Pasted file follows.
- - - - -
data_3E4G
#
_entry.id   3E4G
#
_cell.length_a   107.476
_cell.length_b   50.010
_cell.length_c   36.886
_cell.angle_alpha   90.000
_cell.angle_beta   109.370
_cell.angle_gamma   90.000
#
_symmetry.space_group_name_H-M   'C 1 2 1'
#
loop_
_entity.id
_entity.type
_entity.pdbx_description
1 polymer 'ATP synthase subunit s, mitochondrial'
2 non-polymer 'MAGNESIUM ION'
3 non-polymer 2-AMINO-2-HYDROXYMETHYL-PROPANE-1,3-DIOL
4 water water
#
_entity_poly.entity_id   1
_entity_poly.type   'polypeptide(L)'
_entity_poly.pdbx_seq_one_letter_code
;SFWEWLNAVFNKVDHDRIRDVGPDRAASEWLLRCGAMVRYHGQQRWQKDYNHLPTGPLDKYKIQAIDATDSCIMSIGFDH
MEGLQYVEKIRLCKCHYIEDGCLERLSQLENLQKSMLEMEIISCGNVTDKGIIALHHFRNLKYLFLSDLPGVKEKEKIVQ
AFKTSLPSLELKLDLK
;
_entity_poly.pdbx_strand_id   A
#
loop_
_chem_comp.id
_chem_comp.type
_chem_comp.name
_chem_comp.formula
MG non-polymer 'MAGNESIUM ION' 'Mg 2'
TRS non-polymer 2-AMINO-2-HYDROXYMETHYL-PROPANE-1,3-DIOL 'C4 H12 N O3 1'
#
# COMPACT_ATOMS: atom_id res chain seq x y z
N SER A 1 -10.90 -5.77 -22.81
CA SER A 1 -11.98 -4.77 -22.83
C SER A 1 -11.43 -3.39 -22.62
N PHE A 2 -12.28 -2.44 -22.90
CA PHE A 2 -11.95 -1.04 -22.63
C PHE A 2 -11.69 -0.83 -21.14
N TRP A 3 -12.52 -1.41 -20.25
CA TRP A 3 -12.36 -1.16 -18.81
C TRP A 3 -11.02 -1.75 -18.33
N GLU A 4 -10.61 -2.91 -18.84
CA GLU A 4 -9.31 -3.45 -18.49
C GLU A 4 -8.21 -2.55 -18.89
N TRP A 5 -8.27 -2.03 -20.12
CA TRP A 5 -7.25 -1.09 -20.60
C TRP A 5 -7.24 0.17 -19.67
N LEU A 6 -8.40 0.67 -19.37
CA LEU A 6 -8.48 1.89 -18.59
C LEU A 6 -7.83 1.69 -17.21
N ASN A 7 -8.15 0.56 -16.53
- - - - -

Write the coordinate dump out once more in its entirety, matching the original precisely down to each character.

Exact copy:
data_3E4G
#
_entry.id   3E4G
#
_cell.length_a   107.476
_cell.length_b   50.010
_cell.length_c   36.886
_cell.angle_alpha   90.000
_cell.angle_beta   109.370
_cell.angle_gamma   90.000
#
_symmetry.space_group_name_H-M   'C 1 2 1'
#
loop_
_entity.id
_entity.type
_entity.pdbx_description
1 polymer 'ATP synthase subunit s, mitochondrial'
2 non-polymer 'MAGNESIUM ION'
3 non-polymer 2-AMINO-2-HYDROXYMETHYL-PROPANE-1,3-DIOL
4 water water
#
_entity_poly.entity_id   1
_entity_poly.type   'polypeptide(L)'
_entity_poly.pdbx_seq_one_letter_code
;SFWEWLNAVFNKVDHDRIRDVGPDRAASEWLLRCGAMVRYHGQQRWQKDYNHLPTGPLDKYKIQAIDATDSCIMSIGFDH
MEGLQYVEKIRLCKCHYIEDGCLERLSQLENLQKSMLEMEIISCGNVTDKGIIALHHFRNLKYLFLSDLPGVKEKEKIVQ
AFKTSLPSLELKLDLK
;
_entity_poly.pdbx_strand_id   A
#
loop_
_chem_comp.id
_chem_comp.type
_chem_comp.name
_chem_comp.formula
MG non-polymer 'MAGNESIUM ION' 'Mg 2'
TRS non-polymer 2-AMINO-2-HYDROXYMETHYL-PROPANE-1,3-DIOL 'C4 H12 N O3 1'
#
# COMPACT_ATOMS: atom_id res chain seq x y z
N SER A 1 -10.90 -5.77 -22.81
CA SER A 1 -11.98 -4.77 -22.83
C SER A 1 -11.43 -3.39 -22.62
N PHE A 2 -12.28 -2.44 -22.90
CA PHE A 2 -11.95 -1.04 -22.63
C PHE A 2 -11.69 -0.83 -21.14
N TRP A 3 -12.52 -1.41 -20.25
CA TRP A 3 -12.36 -1.16 -18.81
C TRP A 3 -11.02 -1.75 -18.33
N GLU A 4 -10.61 -2.91 -18.84
CA GLU A 4 -9.31 -3.45 -18.49
C GLU A 4 -8.21 -2.55 -18.89
N TRP A 5 -8.27 -2.03 -20.12
CA TRP A 5 -7.25 -1.09 -20.60
C TRP A 5 -7.24 0.17 -19.67
N LEU A 6 -8.40 0.67 -19.37
CA LEU A 6 -8.48 1.89 -18.59
C LEU A 6 -7.83 1.69 -17.21
N ASN A 7 -8.15 0.56 -16.53